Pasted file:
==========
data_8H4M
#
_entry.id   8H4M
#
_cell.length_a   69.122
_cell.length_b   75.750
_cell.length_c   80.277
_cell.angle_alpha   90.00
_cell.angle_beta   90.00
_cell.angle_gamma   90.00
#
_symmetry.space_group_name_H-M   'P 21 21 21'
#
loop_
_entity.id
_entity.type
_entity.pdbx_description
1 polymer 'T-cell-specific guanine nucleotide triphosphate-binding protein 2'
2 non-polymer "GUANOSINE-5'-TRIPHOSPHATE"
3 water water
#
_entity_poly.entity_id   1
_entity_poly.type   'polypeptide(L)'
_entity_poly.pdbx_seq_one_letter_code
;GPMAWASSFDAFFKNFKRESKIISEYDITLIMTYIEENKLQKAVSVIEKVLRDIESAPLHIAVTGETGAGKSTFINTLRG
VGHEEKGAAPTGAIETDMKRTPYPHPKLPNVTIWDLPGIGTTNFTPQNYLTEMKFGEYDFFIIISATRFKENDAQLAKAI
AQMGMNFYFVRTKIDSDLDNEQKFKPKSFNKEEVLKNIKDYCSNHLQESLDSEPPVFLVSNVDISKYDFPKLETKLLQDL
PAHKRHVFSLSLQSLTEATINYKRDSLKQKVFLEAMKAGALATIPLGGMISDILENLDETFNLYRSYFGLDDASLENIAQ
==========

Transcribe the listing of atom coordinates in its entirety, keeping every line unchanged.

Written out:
data_8H4M
#
_entry.id   8H4M
#
_cell.length_a   69.122
_cell.length_b   75.750
_cell.length_c   80.277
_cell.angle_alpha   90.00
_cell.angle_beta   90.00
_cell.angle_gamma   90.00
#
_symmetry.space_group_name_H-M   'P 21 21 21'
#
loop_
_entity.id
_entity.type
_entity.pdbx_description
1 polymer 'T-cell-specific guanine nucleotide triphosphate-binding protein 2'
2 non-polymer "GUANOSINE-5'-TRIPHOSPHATE"
3 water water
#
_entity_poly.entity_id   1
_entity_poly.type   'polypeptide(L)'
_entity_poly.pdbx_seq_one_letter_code
;GPMAWASSFDAFFKNFKRESKIISEYDITLIMTYIEENKLQKAVSVIEKVLRDIESAPLHIAVTGETGAGKSTFINTLRG
VGHEEKGAAPTGAIETDMKRTPYPHPKLPNVTIWDLPGIGTTNFTPQNYLTEMKFGEYDFFIIISATRFKENDAQLAKAI
AQMGMNFYFVRTKIDSDLDNEQKFKPKSFNKEEVLKNIKDYCSNHLQESLDSEPPVFLVSNVDISKYDFPKLETKLLQDL
PAHKRHVFSLSLQSLTEATINYKRDSLKQKVFLEAMKAGALATIPLGGMISDILENLDETFNLYRSYFGLDDASLENIAQ